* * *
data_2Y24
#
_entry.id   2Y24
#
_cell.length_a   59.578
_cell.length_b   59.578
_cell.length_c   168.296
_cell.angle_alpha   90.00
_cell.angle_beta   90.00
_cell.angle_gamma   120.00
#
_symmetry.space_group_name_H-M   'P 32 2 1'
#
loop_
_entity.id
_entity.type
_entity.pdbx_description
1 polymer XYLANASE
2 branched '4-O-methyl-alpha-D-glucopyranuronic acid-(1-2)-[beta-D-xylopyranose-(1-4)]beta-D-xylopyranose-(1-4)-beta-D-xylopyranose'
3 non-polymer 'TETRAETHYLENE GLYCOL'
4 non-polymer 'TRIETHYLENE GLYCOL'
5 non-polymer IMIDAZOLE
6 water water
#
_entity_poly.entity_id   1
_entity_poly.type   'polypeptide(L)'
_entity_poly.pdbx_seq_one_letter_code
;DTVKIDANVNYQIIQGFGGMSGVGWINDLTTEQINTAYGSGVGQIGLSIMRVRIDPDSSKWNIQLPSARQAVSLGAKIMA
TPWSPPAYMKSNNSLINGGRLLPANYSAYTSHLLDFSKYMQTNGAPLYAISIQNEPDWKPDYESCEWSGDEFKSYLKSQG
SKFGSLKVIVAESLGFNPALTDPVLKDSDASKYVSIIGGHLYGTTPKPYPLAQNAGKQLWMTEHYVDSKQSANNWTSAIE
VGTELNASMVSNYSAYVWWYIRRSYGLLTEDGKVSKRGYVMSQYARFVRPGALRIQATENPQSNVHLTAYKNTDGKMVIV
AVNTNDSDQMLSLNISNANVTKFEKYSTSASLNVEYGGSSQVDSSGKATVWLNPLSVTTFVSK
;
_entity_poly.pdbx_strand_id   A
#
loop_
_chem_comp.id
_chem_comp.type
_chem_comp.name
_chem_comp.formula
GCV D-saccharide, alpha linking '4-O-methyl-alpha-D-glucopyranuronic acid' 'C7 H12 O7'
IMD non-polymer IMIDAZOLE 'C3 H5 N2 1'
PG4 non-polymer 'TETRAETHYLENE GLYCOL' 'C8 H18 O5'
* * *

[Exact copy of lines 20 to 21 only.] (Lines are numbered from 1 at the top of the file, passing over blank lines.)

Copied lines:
3 non-polymer 'TETRAETHYLENE GLYCOL'
4 non-polymer 'TRIETHYLENE GLYCOL'